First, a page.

WebPageTest is a synthetic performance testing tool for websites that has evolved since its original public release in 2008. I originally developed it at AOL as a tool to provide developers information on the page load experience for end users (with realistic connectivity and in browsers that were used to visit sites). At the time, most developers used Firefox because the developer tools were much better than what were available in any other browser, and the data center that served the pages was right across the street, connected by fast ethernet to the office. In that environment, all pages loaded unrealistically fast and we needed a way to analyze and share the performance that users experienced in Internet Explorer, on Windows, and in the slow connectivity environments that existed at the time (dialup and slow DSL primarily).
The features, supported browsers, and platforms have evolved over time, but the core mission has been very consistent: to provide detailed information to developers about the loading performance of their pages in a realistic end user environment.
WebPageTest is an open source project on GitHub, available for people to install and use in whatever environment they would like, with a very liberal BSD license. There are several commercial testing platforms that use all or some of the WebPageTest code and it also powers the HTTP Archive (httparchive.org). The most visible instance of WebPageTest is the free, public one at webpagetest.org, which is a great demonstration of the performance community coming together with test locations provided by over fifty companies and individuals. As of September 2015, the public instance of WebPageTest is running 45,000 tests per day and there have been roughly 53 million tests run since it was launched in 2008.
WebPageTest is very much a developer tool, built mostly to help developers identify and solve frontend performance issues, so it can be a bit overwhelming at first, but hugely powerful once you get more familiar with it. I’m extremely grateful to O’Reilly, Andy, Marcel, and Rick for putting this book together to help people get past that hurdle and get the most out of WebPageTest.
—Patrick Meenan, lead developer and creator of WebPageTest
Independent site owners
We all know bad web performance when we see it. When something takes too long to load or become interactive, we start to get bored, impatient, or even angry. The speed—or lack thereof—of a web page has the ability to evoke negative feelings and actions from us. And when we lose interest, have to wait too long, or get mad, we may not behave as expected, which is to consume more content, see more advertisements, or purchase more products.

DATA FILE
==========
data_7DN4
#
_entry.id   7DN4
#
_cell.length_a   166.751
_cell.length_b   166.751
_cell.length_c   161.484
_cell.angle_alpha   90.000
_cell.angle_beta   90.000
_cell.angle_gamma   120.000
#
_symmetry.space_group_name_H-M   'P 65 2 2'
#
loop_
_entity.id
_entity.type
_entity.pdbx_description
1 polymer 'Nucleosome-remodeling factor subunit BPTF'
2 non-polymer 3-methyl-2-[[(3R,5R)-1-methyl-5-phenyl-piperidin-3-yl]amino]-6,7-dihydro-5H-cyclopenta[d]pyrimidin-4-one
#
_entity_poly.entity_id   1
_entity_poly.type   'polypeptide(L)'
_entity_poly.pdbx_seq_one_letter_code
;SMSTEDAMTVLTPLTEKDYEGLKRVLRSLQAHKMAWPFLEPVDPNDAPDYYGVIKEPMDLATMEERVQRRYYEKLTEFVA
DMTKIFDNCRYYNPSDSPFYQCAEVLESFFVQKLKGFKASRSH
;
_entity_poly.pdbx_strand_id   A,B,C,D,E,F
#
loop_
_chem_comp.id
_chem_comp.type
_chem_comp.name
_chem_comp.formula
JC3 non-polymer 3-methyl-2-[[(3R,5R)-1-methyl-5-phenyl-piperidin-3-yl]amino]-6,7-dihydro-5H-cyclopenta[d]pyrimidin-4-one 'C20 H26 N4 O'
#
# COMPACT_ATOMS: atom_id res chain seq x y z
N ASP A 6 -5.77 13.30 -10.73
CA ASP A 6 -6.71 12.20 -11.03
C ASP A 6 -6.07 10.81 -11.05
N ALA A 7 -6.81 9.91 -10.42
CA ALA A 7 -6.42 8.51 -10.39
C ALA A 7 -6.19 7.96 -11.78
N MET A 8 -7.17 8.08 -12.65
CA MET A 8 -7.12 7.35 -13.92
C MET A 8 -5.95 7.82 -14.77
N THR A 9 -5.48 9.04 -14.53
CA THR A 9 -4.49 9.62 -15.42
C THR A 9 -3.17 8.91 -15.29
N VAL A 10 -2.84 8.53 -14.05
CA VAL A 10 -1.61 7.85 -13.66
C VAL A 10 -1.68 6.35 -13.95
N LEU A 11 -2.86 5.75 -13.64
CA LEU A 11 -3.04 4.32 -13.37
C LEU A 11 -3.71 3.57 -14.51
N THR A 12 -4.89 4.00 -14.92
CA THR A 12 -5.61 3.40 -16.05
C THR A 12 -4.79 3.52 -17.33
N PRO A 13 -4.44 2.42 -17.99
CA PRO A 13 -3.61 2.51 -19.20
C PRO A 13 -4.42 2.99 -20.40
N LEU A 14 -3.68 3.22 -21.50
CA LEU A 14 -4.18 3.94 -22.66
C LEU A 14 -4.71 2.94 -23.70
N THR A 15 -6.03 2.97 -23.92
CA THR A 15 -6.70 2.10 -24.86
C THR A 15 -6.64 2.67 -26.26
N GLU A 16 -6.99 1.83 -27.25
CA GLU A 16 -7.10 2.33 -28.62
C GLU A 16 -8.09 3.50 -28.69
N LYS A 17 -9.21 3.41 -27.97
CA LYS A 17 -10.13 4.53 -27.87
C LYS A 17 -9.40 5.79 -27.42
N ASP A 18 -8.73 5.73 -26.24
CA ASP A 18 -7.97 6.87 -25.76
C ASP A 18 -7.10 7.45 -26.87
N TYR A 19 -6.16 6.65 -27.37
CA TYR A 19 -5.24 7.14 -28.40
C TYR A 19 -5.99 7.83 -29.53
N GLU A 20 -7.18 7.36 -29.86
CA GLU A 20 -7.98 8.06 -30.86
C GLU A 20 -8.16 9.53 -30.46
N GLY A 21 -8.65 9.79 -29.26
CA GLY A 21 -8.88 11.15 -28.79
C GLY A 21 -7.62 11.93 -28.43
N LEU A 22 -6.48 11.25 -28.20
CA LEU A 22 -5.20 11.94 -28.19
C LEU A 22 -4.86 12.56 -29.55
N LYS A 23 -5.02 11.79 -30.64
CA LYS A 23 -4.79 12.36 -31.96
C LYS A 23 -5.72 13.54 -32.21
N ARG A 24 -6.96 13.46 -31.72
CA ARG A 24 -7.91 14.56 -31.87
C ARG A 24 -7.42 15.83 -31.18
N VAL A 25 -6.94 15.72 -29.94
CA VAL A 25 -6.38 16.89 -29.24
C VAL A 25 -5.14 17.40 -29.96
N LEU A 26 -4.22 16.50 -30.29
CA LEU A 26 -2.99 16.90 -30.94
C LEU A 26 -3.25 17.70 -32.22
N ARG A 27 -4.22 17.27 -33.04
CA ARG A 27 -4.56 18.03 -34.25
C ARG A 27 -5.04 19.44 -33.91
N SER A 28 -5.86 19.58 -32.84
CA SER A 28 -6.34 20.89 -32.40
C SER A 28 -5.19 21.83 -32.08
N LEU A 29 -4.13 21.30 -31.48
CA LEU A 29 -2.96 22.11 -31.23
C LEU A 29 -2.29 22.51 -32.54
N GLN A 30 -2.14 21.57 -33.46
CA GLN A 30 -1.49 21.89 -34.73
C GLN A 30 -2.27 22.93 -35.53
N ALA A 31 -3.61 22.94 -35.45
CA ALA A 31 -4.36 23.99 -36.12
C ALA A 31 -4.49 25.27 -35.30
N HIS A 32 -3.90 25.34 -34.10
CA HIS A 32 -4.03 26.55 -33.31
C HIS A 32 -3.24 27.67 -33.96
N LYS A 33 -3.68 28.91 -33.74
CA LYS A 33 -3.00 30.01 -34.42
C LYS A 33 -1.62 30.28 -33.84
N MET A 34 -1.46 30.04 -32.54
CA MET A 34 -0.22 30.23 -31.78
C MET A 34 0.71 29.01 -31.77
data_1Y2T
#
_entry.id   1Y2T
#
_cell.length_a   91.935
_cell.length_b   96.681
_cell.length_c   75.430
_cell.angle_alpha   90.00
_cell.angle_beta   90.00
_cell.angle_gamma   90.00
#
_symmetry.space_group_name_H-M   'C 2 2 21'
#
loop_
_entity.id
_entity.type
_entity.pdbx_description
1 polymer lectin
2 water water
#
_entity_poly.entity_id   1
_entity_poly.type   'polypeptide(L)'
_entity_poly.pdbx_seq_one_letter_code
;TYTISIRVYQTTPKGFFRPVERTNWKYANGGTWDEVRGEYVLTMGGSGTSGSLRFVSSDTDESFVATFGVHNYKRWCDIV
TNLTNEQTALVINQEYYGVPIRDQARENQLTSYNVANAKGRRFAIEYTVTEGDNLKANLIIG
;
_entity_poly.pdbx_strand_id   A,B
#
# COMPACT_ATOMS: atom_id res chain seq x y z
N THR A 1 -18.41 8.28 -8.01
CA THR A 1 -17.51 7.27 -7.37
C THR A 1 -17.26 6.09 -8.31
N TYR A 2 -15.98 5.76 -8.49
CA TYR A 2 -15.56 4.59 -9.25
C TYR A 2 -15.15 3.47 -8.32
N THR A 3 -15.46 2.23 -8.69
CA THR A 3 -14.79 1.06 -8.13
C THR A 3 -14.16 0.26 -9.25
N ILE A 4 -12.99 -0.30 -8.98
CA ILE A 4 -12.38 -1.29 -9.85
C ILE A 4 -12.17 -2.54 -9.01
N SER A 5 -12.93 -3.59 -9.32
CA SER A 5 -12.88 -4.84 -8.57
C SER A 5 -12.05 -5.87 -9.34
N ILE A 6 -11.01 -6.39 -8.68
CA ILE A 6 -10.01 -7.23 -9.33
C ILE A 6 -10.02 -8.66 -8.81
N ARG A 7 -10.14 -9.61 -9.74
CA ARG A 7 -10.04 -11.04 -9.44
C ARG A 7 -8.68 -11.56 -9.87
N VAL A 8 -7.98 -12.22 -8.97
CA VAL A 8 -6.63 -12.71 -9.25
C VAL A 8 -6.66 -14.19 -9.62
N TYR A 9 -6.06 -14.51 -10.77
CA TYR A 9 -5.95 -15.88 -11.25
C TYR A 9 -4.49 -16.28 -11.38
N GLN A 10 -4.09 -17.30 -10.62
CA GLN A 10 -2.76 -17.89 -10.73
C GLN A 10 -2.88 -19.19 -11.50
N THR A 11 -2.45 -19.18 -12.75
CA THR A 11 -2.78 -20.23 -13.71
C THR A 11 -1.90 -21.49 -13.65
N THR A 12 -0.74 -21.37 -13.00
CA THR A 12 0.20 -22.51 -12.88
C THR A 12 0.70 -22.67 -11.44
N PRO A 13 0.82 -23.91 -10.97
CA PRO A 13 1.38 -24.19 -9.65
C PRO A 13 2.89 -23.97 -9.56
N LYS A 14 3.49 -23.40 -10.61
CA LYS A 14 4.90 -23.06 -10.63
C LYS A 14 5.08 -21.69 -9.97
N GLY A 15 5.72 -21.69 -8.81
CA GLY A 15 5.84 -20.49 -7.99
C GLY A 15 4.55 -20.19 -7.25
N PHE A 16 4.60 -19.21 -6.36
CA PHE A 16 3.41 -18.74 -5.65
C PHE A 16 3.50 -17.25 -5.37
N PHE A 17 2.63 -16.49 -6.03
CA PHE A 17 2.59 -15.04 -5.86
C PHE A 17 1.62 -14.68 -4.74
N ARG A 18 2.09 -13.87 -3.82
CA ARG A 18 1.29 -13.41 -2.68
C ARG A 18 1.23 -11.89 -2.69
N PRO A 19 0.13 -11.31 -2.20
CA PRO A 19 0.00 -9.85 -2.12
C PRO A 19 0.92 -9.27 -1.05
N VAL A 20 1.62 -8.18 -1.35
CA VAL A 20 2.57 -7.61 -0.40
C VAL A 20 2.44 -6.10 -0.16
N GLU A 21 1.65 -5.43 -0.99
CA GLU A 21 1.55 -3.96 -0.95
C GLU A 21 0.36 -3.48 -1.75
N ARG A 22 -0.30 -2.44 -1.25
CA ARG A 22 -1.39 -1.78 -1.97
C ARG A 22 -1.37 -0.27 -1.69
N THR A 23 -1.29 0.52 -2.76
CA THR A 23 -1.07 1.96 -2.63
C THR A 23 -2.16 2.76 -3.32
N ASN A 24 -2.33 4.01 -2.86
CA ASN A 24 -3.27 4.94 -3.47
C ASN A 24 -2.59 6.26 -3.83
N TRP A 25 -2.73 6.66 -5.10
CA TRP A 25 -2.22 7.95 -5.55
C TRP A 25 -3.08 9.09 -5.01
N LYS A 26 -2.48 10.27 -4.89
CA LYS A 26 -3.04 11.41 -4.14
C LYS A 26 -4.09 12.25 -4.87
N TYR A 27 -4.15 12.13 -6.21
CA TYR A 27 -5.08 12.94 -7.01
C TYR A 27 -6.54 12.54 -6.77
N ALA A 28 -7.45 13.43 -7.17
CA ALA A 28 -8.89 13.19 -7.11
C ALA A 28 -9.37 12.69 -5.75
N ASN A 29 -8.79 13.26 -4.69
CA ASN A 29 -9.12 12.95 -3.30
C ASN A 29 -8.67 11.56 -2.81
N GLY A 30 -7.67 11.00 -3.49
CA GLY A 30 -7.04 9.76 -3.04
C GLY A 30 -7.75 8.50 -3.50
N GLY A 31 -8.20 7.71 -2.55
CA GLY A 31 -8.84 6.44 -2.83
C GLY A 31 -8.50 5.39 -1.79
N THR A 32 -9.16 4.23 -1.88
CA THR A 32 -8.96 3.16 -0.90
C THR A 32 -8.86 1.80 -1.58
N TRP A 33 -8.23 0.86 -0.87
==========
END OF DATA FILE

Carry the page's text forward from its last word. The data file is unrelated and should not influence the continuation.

The Web as a whole is getting measurably slower. Rich media, such as photos and videos, are cheaper to download thanks to faster Internet connections but they are also more prevalent than ever. Expectations of performance are high and the bar is being raised ever higher.
Because you’re reading this book, chances are you’re not only a user but someone who can do something about this problem. There are many tools at your disposal that specialize in web performance optimizations. However, none is more venerable than WebPageTest.org. WebPageTest is a free, open source web application that audits the speed of web pages. In this book, we will walk you through using this tool to test the performance of web pages so that you can diagnose the signs of slowness and get your users back on track.
This book is organized into three primary sections: basic, intermediate, and advanced use cases, each of which corresponds to a different level of familiarity with WebPageTest:
Basic use cases provide a foundation of testing experience by explaining how to run and interpret simple tests.
Intermediate use cases have a deeper focus on more sophisticated test scenarios, some of which may require scripted commands to configure how the tests are executed.
Advanced use cases describe lower-level capabilities typically required by special test environments including the API and private instances.
The following typographical conventions are used in this book:
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This book is here to help you get your job done. In general, if example code is offered with this book, you may use it in your programs and documentation. You do not need to contact us for permission unless you’re reproducing a significant portion of the code. For example, writing a program that uses several chunks of code from this book does not require permission. Selling or distributing a CD-ROM of examples from O’Reilly books does require permission. Answering a question by citing this book and quoting example code does not require permission. Incorporating a significant amount of example code from this book into your product’s documentation does require permission.
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There are many people who helped, encouraged, and cajoled us during the long process of writing this book and we’re truly grateful for their support.
Chief amongst those is Pat Meenan, who answered our many questions and guided us as we dug into the fabulous tool he created.
Courtney Nash, Brian Anderson, Shiny Kalapurakkel, Gillian McGarvey at O’Reilly, and Gareth Hughes, Tony Quartarolo, Steve Souders and Tim Kadlec are a few of the others we also owe a debt to.
Writing a book takes time and eats into the other aspects of our lives, so perhaps the biggest thanks we owe is to Corinne, Rick’s fiancée, Ligia, Marcel’s wife, and Nicki, Andy’s wife.
Finally, we’d like to thank you, our readers, as we hope this book encourages you to use WebPageTest, host your own instances, integrate it into your daily development cycle and contribute back so that WebPageTest continues to be one of the best tools for analyzing the performance of web pages.